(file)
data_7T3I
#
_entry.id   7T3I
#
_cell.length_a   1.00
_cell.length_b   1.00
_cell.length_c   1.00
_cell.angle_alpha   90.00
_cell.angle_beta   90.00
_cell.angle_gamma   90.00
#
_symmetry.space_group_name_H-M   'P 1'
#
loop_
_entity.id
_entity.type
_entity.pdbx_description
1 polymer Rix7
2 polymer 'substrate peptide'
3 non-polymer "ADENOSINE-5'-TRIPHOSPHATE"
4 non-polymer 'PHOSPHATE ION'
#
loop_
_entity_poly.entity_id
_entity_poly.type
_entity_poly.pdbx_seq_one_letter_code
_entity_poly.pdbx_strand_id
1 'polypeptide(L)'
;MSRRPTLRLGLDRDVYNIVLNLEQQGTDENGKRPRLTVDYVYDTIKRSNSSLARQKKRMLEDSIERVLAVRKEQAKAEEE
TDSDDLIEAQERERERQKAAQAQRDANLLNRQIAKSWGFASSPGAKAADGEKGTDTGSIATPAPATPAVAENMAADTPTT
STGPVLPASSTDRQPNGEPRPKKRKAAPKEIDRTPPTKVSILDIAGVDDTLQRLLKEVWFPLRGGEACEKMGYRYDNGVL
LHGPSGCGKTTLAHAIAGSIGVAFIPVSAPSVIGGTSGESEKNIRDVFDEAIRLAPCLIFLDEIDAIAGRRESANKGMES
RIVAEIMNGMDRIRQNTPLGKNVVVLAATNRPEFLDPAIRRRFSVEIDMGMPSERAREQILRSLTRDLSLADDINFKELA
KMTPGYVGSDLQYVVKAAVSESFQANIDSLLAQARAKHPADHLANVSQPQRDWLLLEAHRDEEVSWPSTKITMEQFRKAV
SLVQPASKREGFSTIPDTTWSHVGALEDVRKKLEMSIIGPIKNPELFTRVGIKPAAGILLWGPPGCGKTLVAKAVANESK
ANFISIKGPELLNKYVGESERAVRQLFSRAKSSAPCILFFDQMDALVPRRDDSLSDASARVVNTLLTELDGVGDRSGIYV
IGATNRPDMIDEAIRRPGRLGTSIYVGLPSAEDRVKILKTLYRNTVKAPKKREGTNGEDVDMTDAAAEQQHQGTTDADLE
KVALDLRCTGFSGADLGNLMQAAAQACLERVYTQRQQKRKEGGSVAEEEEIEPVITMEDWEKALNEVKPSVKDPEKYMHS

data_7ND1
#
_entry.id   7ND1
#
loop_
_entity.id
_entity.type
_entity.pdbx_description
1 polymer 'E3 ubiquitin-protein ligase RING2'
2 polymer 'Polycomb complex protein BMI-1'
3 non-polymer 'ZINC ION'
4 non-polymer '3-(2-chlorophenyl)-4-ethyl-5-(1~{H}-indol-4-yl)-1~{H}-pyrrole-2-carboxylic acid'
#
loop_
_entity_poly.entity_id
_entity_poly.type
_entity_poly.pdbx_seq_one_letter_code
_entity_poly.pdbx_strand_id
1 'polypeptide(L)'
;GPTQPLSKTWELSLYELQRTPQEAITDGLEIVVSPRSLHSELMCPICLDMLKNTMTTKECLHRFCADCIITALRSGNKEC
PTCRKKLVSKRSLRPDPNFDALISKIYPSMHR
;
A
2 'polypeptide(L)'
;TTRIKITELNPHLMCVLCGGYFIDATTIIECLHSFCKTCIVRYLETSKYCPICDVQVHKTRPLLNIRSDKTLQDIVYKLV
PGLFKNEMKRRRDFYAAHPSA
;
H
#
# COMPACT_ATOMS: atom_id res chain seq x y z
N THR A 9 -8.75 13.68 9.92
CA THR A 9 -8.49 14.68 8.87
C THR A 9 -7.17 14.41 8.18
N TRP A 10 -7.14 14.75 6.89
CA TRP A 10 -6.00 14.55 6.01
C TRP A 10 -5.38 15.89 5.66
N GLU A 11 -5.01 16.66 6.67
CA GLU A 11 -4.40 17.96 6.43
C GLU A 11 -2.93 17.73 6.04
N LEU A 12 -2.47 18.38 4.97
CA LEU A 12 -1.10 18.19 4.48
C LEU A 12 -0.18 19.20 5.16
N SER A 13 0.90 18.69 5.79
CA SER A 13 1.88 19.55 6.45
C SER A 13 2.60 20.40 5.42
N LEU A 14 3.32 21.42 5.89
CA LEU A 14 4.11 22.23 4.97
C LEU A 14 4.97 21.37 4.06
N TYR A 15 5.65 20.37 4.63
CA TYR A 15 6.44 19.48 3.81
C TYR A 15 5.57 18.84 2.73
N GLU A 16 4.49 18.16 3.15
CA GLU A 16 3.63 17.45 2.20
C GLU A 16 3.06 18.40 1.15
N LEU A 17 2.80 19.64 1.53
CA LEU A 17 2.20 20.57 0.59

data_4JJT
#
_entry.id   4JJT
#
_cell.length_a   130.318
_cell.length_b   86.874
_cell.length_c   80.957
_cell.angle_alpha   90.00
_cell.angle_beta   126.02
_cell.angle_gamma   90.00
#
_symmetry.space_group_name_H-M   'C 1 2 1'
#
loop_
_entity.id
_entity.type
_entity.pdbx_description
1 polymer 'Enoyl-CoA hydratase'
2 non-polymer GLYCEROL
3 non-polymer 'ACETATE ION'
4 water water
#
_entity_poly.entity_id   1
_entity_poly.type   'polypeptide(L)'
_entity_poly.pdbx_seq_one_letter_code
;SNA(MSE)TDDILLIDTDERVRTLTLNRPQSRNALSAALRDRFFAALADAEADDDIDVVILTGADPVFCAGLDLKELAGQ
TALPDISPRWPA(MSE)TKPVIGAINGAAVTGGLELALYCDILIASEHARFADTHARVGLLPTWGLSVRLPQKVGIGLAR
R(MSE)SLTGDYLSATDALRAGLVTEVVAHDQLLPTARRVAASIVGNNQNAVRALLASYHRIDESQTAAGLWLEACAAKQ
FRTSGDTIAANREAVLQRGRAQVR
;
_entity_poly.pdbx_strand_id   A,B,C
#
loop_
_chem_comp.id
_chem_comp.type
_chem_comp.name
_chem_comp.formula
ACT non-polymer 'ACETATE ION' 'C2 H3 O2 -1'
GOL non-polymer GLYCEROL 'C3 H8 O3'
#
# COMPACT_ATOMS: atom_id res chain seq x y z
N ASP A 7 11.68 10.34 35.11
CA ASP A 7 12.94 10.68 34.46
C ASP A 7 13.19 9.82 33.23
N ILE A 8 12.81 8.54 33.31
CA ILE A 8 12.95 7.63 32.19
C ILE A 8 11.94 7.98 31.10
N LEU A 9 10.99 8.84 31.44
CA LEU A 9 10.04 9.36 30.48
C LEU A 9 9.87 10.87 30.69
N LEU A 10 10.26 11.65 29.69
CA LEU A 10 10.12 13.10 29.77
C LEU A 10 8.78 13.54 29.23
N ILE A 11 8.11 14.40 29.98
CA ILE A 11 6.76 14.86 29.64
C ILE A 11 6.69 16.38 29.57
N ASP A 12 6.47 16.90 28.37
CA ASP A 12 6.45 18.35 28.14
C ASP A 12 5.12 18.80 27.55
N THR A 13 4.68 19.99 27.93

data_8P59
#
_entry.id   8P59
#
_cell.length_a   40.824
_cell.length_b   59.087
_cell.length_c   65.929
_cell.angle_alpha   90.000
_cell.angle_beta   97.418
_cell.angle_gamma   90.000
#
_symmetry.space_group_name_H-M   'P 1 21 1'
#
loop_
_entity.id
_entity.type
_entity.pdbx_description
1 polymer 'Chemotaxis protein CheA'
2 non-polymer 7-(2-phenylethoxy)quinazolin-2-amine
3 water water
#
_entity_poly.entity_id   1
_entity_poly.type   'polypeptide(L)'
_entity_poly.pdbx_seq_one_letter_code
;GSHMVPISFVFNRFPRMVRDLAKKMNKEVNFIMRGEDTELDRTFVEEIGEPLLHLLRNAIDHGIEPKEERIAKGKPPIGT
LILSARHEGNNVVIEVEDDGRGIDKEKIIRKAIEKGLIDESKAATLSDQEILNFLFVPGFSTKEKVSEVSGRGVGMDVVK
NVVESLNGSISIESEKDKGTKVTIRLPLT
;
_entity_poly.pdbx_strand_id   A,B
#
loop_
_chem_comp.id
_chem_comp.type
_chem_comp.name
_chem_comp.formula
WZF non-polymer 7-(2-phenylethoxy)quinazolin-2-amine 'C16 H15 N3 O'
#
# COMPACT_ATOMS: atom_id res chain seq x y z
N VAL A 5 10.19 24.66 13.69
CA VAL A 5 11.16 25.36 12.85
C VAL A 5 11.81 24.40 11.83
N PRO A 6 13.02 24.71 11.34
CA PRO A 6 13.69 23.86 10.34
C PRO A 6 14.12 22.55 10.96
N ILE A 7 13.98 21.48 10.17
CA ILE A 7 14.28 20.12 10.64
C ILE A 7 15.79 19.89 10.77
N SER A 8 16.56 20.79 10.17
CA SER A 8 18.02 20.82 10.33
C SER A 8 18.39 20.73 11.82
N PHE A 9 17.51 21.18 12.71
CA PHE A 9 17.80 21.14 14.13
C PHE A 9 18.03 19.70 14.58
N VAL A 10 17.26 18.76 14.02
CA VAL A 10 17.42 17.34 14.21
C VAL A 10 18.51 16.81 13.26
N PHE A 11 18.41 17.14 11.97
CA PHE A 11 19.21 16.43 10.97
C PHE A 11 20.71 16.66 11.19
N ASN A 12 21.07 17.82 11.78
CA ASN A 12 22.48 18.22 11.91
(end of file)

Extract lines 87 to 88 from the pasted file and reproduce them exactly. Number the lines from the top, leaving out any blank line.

N TYR A 15 5.65 20.37 4.63
CA TYR A 15 6.44 19.48 3.81